2018 (October Term)
United States v. Lewis, 78 M.J. 447 (a military judge is allowed to draw reasonable inferences from the evidence presented).
2014 (September Term)
United States v. Piren, 74 M.J. 24 (an accused is not required to testify in his defense and his failure to do so may not be the basis for any inference against him).
United States v. Hall, 58 MJ 90 (evidence of urinalysis tests, their results, and expert testimony explaining them is sufficient to permit a factfinder to find beyond a reasonable doubt that an accused used contraband drugs; the factfinder may draw a permissible inference of wrongfulness from a circumstantial showing of drug use based on such evidence; this evidence is legally sufficient as long as the defense evidence of innocent ingestion could be reasonably disbelieved by the factfinder).
United States v. New, 55 MJ 95 (orders are clothed with an inference of lawfulness).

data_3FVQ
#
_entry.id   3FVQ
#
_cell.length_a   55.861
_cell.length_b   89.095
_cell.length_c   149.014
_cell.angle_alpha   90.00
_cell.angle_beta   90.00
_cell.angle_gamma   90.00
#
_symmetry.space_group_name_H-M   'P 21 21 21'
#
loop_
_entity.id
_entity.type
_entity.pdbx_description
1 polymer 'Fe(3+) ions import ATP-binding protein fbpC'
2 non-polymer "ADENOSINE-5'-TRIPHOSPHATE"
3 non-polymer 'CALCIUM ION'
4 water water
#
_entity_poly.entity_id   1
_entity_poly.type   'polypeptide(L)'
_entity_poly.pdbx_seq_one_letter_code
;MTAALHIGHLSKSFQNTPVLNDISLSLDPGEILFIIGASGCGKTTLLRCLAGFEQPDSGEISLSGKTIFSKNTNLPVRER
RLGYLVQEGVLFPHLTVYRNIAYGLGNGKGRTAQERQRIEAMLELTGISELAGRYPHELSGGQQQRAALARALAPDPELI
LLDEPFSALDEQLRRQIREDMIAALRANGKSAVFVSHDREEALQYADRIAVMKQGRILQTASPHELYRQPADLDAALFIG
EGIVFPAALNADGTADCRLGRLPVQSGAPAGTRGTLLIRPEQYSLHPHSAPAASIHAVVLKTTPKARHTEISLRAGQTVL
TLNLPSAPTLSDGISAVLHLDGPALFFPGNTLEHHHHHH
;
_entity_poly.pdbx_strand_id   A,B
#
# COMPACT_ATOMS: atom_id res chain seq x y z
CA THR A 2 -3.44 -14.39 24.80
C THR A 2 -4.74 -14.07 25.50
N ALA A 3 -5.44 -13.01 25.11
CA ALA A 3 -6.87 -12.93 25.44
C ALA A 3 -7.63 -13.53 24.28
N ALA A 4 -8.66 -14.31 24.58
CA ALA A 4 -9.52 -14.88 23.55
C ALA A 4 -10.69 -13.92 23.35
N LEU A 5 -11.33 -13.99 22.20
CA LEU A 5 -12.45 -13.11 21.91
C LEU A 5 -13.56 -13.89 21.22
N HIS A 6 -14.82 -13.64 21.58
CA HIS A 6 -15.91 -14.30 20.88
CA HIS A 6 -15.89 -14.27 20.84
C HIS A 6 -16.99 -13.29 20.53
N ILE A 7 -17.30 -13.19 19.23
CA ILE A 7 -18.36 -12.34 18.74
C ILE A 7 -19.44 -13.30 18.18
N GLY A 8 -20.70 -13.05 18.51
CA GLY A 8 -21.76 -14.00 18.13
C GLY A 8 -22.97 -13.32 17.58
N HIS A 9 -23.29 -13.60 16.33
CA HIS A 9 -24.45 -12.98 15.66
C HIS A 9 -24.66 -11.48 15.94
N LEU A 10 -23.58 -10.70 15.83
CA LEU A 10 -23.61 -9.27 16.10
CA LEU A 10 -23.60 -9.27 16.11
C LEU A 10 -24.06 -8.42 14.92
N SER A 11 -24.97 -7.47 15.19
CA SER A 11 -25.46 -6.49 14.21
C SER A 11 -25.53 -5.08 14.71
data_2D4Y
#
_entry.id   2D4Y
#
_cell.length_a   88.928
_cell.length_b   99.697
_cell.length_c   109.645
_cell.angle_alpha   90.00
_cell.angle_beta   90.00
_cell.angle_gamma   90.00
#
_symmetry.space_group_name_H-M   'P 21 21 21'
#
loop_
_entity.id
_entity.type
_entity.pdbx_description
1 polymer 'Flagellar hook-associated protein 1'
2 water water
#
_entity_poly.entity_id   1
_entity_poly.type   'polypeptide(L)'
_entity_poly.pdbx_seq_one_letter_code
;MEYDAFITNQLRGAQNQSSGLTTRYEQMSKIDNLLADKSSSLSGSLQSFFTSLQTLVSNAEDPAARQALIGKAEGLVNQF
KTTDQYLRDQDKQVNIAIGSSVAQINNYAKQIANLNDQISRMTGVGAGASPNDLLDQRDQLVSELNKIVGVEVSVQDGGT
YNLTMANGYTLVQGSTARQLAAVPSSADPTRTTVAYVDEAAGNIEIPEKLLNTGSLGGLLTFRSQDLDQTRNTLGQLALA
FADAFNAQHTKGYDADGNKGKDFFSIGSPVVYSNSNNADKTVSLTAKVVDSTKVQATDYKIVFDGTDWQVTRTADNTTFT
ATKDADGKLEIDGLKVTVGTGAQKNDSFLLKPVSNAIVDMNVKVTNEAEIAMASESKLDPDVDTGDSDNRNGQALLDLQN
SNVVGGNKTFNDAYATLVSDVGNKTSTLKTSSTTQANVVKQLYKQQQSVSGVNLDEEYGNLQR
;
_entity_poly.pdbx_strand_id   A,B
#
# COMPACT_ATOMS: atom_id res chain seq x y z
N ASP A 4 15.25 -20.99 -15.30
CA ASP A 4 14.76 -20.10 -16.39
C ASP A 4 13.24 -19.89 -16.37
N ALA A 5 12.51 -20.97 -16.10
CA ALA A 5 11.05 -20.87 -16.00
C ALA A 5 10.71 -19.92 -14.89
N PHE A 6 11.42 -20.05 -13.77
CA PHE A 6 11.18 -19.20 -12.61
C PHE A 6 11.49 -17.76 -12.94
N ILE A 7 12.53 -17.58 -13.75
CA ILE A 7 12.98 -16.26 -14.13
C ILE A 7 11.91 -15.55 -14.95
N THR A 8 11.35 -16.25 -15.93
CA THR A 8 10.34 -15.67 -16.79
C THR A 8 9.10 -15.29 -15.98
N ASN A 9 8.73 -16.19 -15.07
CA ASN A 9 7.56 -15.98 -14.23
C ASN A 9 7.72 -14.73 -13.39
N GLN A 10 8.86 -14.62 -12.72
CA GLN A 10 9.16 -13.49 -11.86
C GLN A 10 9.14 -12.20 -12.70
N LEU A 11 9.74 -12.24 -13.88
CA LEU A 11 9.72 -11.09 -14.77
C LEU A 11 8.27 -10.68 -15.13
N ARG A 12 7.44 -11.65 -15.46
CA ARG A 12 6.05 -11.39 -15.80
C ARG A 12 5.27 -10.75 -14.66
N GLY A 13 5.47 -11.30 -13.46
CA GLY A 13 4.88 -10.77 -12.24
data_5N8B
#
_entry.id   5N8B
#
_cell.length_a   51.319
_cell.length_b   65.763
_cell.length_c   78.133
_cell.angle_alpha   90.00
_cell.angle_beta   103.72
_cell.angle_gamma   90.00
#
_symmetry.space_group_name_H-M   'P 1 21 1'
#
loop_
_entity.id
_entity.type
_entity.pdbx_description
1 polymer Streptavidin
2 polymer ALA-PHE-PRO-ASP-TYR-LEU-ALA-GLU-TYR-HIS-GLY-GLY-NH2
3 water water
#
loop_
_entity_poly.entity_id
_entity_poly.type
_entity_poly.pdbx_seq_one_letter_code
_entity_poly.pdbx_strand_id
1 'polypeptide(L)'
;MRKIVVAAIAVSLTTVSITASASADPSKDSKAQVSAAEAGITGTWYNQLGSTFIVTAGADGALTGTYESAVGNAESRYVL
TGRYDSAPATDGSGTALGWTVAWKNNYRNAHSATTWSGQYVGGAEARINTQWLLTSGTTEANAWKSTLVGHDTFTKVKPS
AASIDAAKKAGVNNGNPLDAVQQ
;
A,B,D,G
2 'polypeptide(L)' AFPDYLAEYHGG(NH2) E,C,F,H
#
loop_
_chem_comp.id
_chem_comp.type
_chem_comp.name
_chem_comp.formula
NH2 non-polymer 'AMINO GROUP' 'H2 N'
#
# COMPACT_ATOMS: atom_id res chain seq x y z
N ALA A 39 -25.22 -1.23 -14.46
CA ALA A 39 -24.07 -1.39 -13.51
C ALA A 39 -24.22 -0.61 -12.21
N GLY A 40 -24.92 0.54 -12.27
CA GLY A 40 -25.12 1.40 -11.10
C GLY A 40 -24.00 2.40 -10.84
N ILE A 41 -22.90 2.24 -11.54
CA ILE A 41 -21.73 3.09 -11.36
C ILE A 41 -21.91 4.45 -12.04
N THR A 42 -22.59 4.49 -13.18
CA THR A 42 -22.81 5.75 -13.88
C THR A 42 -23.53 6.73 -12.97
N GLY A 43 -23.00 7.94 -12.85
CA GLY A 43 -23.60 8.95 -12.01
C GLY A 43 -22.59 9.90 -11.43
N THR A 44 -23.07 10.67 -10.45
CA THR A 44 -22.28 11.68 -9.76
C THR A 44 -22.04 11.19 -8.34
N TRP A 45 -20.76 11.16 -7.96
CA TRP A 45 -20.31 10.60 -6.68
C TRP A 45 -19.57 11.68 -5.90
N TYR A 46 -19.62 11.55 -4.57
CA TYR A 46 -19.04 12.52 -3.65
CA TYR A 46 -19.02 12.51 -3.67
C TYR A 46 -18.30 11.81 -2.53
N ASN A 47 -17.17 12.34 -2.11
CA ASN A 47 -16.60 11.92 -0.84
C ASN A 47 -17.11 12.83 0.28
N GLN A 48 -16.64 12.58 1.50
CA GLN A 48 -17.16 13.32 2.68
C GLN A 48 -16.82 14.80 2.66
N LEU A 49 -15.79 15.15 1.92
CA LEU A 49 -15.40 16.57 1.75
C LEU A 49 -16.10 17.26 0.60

United States v. Campbell, 50 MJ 154 (to sustain a drug prosecution based upon an urinalysis and to support the inferences of knowing and wrongful use, the test results must be supported by expert testimony explaining the underlying scientific methodology and the significance of the test result, so as to provide a rational basis for the inferences of knowing and wrongful use).(to support the inference of wrongful use of drugs, the prosecutionís expert testimony must show: (1) that the metabolite is not naturally produced by the body or any substance other than the drug in question; (2) that the cutoff level and reported concentration are high enough to reasonably discount the possibility of unknowing ingestion and to indicate a reasonable likelihood that the user at some time would have experienced the physical and psychological effects of the drug; and (3) that the testing methodology reliably detected the presence and reliably quantified the concentration of the drug or metabolite in the sample).